Intel announced Monday that it was bringing Steven Fund, a senior executive at Staples, on board as the corporation's newest head of global marketing. Mr. Fund will take over as chief marketing officer, replacing former Intel CMO Deborah Conrad, in a bid by the company to reinvigorate its marketing efforts and bring sorely lacking consumer interest back to the technology firm. Mr. Fund brings with him years of marketing experience, not only for the aforementioned Staples but also as a recognized branding professional under both Procter & Gamble and the Pepsi-Cola Corporation.
The Company Clearly Needs All the Help It Can Get
It's no secret that 2014 hasn't brought success or consumer confidence for Intel. In January, the company announced plans to slash 5% of its work force, a personnel reduction of over 100,000 people. The downsizing was announced after the company's first earnings report of the year led to a forecast of no growth for Intel through 2014.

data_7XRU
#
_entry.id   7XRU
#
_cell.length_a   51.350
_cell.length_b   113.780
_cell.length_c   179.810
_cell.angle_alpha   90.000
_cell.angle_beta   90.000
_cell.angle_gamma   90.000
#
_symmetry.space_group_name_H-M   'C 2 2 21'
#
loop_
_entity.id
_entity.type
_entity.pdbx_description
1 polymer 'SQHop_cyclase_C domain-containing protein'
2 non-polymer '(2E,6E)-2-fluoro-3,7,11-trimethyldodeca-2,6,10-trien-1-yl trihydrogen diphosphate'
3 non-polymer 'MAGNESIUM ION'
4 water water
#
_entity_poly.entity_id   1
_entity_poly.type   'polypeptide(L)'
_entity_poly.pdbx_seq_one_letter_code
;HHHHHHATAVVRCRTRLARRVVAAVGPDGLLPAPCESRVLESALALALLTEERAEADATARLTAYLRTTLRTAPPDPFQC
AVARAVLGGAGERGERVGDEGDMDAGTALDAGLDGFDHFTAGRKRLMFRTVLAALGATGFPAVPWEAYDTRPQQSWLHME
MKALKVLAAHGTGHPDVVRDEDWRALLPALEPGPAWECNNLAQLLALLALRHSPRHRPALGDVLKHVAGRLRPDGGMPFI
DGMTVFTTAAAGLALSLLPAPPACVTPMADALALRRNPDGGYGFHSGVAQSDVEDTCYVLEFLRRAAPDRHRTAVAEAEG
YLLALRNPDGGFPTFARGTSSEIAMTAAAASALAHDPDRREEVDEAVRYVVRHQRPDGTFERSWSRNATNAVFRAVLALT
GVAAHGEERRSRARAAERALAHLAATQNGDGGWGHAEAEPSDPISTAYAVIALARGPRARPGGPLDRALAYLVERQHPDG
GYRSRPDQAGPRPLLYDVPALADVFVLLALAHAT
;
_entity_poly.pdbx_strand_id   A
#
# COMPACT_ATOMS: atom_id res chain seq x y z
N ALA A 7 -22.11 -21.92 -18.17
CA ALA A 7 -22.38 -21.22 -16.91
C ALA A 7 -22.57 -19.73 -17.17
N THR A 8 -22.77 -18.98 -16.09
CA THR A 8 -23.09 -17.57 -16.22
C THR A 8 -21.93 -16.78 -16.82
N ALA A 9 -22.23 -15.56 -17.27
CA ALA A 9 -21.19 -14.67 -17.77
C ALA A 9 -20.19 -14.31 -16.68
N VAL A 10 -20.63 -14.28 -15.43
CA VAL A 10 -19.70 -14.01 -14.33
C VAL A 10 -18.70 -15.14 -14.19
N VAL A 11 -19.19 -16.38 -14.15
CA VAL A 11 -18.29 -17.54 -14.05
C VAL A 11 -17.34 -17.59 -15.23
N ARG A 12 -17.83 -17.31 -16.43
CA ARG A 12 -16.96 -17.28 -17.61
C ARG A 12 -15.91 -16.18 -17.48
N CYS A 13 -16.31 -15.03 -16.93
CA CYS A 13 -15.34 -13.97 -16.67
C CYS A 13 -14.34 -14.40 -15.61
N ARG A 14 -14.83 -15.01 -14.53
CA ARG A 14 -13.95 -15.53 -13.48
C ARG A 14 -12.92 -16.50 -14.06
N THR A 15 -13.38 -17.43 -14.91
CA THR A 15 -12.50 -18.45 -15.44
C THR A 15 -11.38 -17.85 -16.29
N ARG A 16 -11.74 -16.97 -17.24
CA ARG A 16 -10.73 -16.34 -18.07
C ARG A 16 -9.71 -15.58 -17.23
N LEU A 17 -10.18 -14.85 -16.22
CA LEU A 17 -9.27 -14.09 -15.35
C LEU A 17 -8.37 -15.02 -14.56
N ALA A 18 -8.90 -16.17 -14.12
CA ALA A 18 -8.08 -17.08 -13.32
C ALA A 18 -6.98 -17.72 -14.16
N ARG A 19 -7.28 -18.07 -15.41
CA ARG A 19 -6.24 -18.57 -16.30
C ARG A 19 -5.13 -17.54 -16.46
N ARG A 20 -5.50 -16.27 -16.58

The Biggest Problem? Mobile
Where Intel got into trouble was by virtually ignoring the explosion of popularity of mobile technology, while companies like Google and Apple were making a point to develop their phones and tablets. In the end, this led the company into an ostensibly endless game of catch-up.<br>
The company bringing Mr. Fund on certainly signals their intention to try for a clean slate. Fund has the background to not only craft an effective marketing strategy but to track it and tweak it as time goes forward. By tracking and analyzing the strategy in real time, Fund can give Intel a real idea of ROI, the amount of money being spent versus that being gained in leads. This hands-on approach is something the company could have used desperately during the tenure of its previous CMO to help bail the sinking ship out.
Even with Fund's added know-how, Intel has a long slog ahead of it. Analysts at JP Morgan have effectively recommended that the company give up its dreams of becoming a player in the mobile market, saying that whatever the company could do would be too little, too late. However, with the only other option being to continue to see diminishing returns on a constantly shrinking desktop PC market, Intel and Fund have no choice but to go for broke.